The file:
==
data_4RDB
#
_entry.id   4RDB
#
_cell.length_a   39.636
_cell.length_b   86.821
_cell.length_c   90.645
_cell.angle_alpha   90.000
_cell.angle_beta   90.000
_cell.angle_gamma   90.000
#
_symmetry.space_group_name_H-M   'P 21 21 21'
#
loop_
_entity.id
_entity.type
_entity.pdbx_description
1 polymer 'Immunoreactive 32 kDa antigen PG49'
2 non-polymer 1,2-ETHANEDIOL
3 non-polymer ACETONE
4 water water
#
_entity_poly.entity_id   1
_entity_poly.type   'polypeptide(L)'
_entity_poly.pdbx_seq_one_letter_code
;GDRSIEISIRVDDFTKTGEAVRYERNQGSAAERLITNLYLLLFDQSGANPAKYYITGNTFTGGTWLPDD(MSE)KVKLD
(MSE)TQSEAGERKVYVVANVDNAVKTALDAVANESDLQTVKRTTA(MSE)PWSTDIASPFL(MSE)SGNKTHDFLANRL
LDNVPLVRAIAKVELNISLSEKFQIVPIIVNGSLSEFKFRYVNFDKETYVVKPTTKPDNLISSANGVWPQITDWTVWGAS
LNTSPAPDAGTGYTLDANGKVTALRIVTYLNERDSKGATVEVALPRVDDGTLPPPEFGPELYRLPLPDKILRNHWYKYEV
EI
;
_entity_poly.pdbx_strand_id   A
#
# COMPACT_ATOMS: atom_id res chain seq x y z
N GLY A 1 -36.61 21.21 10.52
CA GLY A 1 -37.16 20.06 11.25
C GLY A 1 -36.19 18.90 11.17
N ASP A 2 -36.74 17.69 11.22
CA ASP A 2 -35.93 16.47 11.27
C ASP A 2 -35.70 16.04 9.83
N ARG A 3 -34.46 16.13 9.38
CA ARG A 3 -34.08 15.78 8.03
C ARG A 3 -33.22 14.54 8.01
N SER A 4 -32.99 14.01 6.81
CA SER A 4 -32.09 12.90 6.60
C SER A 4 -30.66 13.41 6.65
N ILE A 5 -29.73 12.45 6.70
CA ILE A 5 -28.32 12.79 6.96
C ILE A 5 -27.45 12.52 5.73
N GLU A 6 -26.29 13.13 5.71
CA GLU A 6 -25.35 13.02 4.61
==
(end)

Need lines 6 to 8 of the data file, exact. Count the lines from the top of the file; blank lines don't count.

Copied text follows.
_cell.length_b   86.821
_cell.length_c   90.645
_cell.angle_alpha   90.000